Throughout all accounts, the geographical terrain of the Cassino area has been described as ‘ treacherous’ in a war time situation. The Benedictine Abbey perched high on Monastery Hill, the surrounding steep mountains and ravines, the myriad of rivers and the harsh winter conditions of 1944 made life a misery for everyone who was there. The huge loss of life of civilians, military personnel of all nations and the pack animals that supplied the troops on their dangerous night time mountain treks is traumatic reading.

In the series of large paintings that I am presently developing I have used the notion of ‘terrain’ to present a psychological state of mind of trauma and chaos. I have depicted the terrain as surface that is torn, pierced, stained and threatening. I have manipulated the viscosity of the paint to create running, molten effects and to evoke a mood where visibility is limited, confusion is paramount and danger ever present.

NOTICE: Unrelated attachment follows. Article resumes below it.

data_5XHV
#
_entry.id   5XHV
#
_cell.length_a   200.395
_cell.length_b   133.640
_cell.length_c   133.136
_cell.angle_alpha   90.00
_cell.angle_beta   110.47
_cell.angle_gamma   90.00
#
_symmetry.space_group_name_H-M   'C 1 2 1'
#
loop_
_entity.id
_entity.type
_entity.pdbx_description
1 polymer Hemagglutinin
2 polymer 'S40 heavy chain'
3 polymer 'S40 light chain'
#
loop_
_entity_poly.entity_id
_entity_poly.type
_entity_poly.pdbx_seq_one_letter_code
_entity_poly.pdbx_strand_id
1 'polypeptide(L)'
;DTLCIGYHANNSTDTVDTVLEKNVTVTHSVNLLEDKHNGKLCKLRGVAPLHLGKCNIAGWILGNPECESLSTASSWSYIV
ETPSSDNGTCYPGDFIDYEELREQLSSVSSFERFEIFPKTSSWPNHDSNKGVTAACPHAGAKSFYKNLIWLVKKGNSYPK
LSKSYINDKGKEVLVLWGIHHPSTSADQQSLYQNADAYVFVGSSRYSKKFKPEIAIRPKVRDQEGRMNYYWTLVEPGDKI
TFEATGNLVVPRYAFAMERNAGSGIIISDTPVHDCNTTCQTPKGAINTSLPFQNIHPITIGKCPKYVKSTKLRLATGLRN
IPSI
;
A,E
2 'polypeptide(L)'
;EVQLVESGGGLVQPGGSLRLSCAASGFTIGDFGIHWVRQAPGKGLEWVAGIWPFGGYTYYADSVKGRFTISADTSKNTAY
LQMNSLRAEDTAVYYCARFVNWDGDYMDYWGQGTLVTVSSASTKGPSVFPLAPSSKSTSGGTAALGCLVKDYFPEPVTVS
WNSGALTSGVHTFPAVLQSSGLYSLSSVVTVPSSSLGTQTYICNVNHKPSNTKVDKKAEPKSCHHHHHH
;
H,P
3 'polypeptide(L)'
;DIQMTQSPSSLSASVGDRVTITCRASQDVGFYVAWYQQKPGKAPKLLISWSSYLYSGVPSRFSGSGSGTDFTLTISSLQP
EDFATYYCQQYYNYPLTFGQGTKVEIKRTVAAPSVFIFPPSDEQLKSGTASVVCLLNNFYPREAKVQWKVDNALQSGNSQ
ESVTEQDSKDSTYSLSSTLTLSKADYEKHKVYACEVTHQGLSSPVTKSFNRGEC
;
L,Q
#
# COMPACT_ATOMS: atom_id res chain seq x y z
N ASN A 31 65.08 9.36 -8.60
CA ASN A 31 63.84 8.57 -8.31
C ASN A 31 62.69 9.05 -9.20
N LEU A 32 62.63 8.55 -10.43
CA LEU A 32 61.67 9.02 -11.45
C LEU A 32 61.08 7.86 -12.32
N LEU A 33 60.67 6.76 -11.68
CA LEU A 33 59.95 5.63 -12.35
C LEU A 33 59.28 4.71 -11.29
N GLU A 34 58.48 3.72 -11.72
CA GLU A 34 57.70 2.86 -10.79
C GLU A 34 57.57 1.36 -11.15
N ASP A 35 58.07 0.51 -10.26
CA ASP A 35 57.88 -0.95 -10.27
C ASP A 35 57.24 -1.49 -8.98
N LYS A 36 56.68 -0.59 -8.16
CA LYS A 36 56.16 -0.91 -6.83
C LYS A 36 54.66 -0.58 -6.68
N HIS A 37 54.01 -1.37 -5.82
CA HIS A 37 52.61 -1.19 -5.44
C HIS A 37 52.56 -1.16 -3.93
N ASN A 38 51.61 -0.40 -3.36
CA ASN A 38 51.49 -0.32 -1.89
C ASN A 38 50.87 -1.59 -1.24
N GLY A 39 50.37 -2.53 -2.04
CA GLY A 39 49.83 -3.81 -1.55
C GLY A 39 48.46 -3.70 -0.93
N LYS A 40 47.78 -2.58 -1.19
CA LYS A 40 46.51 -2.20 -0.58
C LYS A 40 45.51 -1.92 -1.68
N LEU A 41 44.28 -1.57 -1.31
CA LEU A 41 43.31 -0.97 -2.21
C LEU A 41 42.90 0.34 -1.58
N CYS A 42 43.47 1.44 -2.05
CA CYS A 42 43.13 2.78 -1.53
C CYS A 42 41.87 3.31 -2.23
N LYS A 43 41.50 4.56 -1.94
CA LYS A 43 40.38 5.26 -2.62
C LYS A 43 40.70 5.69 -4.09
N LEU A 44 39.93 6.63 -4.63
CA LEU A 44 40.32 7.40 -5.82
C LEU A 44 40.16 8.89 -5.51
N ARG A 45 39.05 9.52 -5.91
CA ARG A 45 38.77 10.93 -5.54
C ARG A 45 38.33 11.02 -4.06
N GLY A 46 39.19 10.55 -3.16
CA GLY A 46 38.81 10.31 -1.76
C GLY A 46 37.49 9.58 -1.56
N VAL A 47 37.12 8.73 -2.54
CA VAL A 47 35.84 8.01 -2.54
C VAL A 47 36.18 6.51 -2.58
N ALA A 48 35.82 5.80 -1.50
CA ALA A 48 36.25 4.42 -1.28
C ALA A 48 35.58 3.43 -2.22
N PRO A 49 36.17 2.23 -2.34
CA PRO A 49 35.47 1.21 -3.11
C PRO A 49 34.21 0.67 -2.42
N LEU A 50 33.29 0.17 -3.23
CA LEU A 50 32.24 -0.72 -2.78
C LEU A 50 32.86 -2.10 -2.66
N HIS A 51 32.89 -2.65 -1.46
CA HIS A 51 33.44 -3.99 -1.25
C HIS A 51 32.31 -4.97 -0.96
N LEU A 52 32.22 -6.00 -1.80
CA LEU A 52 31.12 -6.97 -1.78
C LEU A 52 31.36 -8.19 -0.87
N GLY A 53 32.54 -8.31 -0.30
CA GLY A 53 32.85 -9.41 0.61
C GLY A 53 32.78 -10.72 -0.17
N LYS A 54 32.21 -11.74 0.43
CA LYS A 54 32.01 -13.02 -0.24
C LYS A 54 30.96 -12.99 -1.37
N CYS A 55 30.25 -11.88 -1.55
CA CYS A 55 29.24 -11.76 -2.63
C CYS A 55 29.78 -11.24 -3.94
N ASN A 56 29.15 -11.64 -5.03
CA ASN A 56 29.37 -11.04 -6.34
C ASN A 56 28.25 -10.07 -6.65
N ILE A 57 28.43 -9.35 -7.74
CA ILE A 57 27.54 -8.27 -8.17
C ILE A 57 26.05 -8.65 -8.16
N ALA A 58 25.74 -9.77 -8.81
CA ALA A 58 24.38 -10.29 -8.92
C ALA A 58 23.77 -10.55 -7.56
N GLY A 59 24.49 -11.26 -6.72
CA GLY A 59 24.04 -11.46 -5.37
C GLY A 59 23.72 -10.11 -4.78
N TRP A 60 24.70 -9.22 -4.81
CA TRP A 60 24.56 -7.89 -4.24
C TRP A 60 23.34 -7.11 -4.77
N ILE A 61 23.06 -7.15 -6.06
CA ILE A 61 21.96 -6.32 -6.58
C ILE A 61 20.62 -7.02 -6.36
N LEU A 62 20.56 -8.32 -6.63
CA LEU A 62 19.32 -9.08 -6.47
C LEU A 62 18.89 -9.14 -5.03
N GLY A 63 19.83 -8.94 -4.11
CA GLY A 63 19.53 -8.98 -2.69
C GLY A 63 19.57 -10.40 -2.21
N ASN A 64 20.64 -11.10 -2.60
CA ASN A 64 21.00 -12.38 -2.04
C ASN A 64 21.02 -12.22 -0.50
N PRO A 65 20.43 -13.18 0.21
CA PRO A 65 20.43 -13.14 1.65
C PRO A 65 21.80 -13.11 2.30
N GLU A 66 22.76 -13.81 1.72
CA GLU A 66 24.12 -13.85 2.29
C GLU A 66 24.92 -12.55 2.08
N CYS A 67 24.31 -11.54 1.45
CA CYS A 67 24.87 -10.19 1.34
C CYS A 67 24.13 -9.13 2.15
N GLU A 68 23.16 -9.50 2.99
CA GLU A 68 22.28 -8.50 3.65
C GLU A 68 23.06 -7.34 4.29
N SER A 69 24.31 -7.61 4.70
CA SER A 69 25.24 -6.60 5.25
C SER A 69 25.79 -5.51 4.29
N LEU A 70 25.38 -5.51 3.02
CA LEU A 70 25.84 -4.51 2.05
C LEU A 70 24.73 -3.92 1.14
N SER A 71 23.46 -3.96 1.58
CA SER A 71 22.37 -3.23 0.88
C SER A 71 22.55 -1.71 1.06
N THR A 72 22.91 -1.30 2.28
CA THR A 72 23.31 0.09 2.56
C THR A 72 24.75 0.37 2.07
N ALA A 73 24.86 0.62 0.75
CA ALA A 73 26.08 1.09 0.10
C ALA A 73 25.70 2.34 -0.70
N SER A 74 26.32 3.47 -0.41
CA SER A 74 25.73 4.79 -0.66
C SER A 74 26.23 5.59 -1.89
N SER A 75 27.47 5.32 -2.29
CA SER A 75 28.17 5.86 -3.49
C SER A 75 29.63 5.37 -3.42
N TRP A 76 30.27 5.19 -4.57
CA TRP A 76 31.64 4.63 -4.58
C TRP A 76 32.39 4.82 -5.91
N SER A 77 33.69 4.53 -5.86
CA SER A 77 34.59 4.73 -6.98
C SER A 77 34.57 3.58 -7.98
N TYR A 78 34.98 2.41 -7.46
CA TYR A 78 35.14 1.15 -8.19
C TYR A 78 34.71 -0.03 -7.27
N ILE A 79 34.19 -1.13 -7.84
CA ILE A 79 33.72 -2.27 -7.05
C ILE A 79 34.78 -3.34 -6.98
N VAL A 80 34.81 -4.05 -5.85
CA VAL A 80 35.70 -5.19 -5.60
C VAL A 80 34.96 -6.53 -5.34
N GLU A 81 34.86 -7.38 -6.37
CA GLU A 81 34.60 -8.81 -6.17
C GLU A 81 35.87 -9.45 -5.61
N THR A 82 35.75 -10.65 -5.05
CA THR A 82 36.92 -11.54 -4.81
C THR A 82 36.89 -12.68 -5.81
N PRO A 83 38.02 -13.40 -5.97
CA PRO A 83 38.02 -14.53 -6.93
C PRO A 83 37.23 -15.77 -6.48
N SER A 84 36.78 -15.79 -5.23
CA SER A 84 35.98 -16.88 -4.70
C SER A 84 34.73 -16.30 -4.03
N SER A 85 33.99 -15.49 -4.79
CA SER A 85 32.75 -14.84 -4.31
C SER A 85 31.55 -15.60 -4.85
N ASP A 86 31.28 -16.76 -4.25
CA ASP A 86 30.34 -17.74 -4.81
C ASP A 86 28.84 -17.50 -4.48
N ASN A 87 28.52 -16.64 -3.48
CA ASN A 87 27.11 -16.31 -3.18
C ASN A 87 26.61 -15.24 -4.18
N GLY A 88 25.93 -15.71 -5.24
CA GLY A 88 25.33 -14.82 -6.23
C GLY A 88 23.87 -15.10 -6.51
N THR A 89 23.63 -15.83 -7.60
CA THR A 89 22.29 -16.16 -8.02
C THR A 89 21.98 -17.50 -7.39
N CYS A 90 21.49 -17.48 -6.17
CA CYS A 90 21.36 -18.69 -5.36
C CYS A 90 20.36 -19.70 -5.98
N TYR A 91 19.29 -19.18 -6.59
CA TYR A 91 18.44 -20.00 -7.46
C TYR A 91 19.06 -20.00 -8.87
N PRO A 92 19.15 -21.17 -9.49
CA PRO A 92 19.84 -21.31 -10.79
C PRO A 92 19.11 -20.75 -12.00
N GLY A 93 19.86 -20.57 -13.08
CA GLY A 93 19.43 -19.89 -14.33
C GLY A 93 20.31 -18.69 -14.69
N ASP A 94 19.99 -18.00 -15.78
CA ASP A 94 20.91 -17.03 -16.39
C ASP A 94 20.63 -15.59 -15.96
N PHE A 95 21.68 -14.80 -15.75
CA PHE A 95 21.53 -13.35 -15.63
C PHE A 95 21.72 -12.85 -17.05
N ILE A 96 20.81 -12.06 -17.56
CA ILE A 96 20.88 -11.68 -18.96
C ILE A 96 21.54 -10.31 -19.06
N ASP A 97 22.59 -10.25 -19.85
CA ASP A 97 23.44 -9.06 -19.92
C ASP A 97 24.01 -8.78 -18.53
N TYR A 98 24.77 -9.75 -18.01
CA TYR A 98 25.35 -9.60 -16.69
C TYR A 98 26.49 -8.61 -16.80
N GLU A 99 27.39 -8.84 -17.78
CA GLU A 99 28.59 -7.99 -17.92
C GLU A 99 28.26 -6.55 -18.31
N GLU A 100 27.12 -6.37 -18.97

In the smaller mixed media works that I am presenting at Legato 2013 I have used a combination of my own photographs and drawings juxtaposed with historical source material.  I have selected, overlaid and manipulated these layers of information using both digital means and paint.

 From my position of artist - researcher, who was not present at that time my goal has been to try to understand the complicated mosaic of events that took place and to bring visual form to the Cassino story in a way that is both poignant, informative and respectful.